Canon applied for a lens patent that was published back in December and featured a number of different optical embodiments, including a high-magnification zoom lens for a 1″ sensor format.
In the patent, the true technical measurements of the lens reveals an 8-180mm zoom with an aperture range of f/2-3. Adjusting these numbers for the roughly 3x crop factor of a 1″ sensor and rounding them off for marking purposes, you get a 24-600mm f/2-3 equivalent lens.
Note that while the 180mm on the telephoto translates close to a 540mm full frame equivalent reach, it is common practice for lens manufacturers to round up within a certain tolerance of an even number. This is particularly true on zoom lenses. Think your $2000 70-200mm f/2.8 lens reaches all the way to 200mm? It’s more like 193mm. Compare it with a prime 200mm sometime and you’ll see the slight difference on the telephoto end.
What is a 24-600mm f/2-3 lens going to look like on a 1″ sensor camera? It would be massive – quite a bit bigger than Sony’s RX10 with an constant f/2.8 lens.
Notably, the patent emphasizes the requirement for smooth focus during video operation. So, perhaps this could be a very video-centric camera where a large lens like that would be more appropriate. Crazy focal lengths like this have been common over the years on studio cameras with 2/3″ sensors and B4 lens mounts, so this wouldn’t be much of a stretch for the pro video crowd.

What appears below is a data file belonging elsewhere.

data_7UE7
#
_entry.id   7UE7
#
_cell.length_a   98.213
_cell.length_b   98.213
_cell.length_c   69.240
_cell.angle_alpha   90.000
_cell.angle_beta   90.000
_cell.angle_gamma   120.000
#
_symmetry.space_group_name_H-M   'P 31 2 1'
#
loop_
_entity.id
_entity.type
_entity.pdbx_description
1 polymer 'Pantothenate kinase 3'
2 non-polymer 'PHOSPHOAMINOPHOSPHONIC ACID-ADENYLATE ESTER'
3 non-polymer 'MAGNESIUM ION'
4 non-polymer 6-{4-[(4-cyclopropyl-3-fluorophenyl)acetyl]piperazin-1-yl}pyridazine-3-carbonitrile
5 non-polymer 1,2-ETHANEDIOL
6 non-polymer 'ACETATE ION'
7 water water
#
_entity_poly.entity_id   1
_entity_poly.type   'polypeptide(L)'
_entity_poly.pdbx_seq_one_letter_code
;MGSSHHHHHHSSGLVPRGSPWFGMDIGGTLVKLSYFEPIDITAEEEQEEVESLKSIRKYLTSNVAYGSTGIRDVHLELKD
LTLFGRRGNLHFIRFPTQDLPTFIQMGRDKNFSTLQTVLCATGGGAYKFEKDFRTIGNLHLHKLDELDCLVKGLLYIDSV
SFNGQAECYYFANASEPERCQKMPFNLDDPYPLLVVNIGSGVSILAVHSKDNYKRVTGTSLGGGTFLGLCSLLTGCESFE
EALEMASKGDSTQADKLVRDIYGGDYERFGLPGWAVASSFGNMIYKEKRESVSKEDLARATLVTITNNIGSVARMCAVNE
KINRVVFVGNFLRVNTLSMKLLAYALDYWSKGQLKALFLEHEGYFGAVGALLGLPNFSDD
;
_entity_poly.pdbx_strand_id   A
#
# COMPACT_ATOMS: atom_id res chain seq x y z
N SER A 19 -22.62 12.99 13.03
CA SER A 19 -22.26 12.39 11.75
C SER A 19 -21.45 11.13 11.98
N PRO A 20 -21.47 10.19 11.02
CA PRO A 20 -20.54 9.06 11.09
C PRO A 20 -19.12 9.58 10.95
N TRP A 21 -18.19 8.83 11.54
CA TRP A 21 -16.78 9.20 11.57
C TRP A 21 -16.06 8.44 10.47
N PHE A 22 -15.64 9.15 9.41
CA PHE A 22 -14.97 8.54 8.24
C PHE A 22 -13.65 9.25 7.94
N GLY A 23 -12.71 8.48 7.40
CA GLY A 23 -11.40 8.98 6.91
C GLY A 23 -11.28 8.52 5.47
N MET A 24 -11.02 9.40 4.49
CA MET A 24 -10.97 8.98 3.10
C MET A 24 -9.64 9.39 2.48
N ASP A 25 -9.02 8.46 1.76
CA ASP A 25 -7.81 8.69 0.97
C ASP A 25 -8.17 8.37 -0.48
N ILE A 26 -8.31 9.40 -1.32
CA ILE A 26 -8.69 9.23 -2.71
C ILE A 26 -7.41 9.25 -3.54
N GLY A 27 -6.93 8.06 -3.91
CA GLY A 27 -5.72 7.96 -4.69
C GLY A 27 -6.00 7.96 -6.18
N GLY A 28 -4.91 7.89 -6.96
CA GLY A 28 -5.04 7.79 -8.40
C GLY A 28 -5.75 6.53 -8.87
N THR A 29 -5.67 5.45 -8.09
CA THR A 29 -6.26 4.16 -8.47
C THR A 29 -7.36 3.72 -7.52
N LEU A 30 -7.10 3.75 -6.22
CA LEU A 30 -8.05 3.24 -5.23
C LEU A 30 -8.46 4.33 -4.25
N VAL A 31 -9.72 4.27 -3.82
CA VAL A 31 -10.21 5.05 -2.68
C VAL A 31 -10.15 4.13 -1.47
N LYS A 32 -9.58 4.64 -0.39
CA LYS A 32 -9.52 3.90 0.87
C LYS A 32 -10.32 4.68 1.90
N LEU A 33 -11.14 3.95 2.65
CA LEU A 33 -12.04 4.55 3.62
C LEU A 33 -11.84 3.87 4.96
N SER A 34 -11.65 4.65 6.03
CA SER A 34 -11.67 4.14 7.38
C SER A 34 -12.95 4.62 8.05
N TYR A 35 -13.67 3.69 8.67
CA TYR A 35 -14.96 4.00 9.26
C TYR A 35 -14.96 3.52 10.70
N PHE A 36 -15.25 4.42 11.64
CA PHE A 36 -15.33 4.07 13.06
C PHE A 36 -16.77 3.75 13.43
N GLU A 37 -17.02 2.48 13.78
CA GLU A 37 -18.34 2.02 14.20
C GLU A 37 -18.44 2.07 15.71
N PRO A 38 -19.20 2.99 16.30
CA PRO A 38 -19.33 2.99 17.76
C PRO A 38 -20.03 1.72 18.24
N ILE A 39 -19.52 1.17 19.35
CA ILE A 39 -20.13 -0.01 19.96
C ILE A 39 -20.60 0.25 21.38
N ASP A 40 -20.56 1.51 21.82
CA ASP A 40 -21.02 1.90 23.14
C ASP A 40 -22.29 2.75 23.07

Of course, that begs the question… Is Canon working on a 1″ sensor video camera? That could be a big deal.
The other embodiments of the optical formulas include a 20-100mm f/4 lens, a 6.4-193.6mm f/1.8-2.2 lens and a 30-135mm T3.5 lens. These are all numbers given in true 35mm terms and do not account for the crop sensor equivalents on the intended camera. The 6.4-193.6mm version is clearly a superzoom camera or camcorder that is roughly a 24-800mm equivalent zoom.
The 30-135mm T3.5 is probably the most interesting other lens in the patent. It is clearly a cinema lens that would be added to Canon’s Cinema EOS line and it appears to be a fully powered lens with a built-in teleconverter. Of course, that is a higher-end pro video lens that will be tens of thousands of dollars if it gets made.
As with all patents, we may or may not see actual products produced from any of these applications. However, it is something to keep your eye out on because we have seen real products slip out months and years ahead of time in patents before.